Now Available for Public Comment: Notice of Proposed Rulemaking (NPRM) for FDAAA 801 and NIH Draft Reporting Policy for NIH-Funded Trials
Trial record 1 of 179458 for:    ALL
Previous Study | Return to List | Next Study

Detection of C-peptide in Youth With Longstanding Type 1 Diabetes Mellitus

This study has been completed.
Information provided by (Responsible Party):
Mount Sinai School of Medicine Identifier:
First received: April 8, 2014
Last updated: May 2, 2014
Last verified: May 2014

Background Type 1 diabetes is characterized by pancreatic beta-cell destruction and an inability to synthesize insulin. Connecting peptide (C-peptide) is formed from the same precursor as insulin and is produced in equimolar amounts as insulin. There are several clinical trials currently being performed to explore the possibility of beta-cell preservation or regeneration. Most children are not eligible for these trials because it is often presumed that C-peptide levels will decrease and become undetectable after years of having type 1 diabetes. Several studies in the adult population have demonstrated that C-peptide may remain measureable in patients who have had diabetes for up to 50 years after diagnosis. Recently, it was demonstrated that 10% of adult patients who have had type 1 diabetes for 31-40 years have measureable levels of serum C-peptide if measured with an ultrasensitive assay. The levels were lower in patients who had diabetes for a longer time. This pattern was also demonstrated in the Diabetes Control and Complications Trial (DCCT) and NHANES trial. No studies have been performed exclusively in pediatric patients Hypothesis The investigators hypothesize that C-peptide should be detectable in the sera of pediatric patients who have had type 1 diabetes for greater than 1 year and as far out as > 20 years after diagnosis. The investigators also hypothesize that since their patient population has had diabetes for less time as compared to adults, the levels of C-peptide should be higher than reported for adults and that a greater proportion of patients in the pediatric population will have detectable C-peptide levels as compared to adults.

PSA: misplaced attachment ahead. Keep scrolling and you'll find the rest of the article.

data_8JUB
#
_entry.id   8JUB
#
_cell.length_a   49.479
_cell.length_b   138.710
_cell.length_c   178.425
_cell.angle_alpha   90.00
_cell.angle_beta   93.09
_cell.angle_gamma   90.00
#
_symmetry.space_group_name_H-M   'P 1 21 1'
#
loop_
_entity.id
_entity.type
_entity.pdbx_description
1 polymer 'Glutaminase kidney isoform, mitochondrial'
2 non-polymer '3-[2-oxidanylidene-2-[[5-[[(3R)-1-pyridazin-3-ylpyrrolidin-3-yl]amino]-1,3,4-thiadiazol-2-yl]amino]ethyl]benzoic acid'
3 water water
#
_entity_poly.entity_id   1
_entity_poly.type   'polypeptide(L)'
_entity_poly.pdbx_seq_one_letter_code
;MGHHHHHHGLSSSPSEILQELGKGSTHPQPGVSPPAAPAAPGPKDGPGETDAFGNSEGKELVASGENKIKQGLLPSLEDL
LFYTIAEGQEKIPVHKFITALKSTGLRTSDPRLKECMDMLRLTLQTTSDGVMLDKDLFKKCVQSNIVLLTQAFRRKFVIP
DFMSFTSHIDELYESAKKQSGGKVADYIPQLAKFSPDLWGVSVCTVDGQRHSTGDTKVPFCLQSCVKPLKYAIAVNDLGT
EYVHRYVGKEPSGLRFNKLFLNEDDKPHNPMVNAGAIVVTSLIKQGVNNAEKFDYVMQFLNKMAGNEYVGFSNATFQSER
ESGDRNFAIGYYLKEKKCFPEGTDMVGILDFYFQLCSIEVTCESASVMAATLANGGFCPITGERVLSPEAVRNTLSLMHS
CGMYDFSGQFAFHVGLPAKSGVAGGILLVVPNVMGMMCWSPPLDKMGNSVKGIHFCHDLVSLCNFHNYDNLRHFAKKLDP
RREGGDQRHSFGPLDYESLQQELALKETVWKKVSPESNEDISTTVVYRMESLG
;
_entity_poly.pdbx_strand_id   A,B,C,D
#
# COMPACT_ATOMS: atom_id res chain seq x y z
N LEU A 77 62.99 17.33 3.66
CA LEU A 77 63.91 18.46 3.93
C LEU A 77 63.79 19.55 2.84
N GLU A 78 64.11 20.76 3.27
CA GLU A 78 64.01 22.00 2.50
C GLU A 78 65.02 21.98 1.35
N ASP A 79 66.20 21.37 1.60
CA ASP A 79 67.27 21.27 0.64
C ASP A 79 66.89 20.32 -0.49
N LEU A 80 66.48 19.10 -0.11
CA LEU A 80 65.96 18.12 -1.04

Condition Intervention
Type 1 Diabetes Mellitus
Dietary Supplement: Boost shake

Study Type: Observational
Study Design: Observational Model: Cohort
Time Perspective: Cross-Sectional
Official Title: Observational Study of C-peptide Levels in Youth With Longstanding Type 1 Diabetes Mellitus as Detected by an Ultrasensitive Assay

Resource links provided by NLM:

Further study details as provided by Mount Sinai School of Medicine:

Primary Outcome Measures:
  • C-peptide level [ Time Frame: Day 1 ] [ Designated as safety issue: No ]

Secondary Outcome Measures:
  • Hemoglobin A1c [ Time Frame: Day 1 ] [ Designated as safety issue: No ]
    Hemoglobin A1c at diabetes diagnosis and at most recent medical visit will be correlated with C-peptide level

  • Total daily dose of insulin [ Time Frame: Day 1 ] [ Designated as safety issue: No ]
    Total daily dose of insulin per kilogram will be correlated with C-peptide level

  • Age at diabetes diagnosis [ Time Frame: Day 1 ] [ Designated as safety issue: No ]
    Age at diabetes diagnosis will be correlated with C-peptide level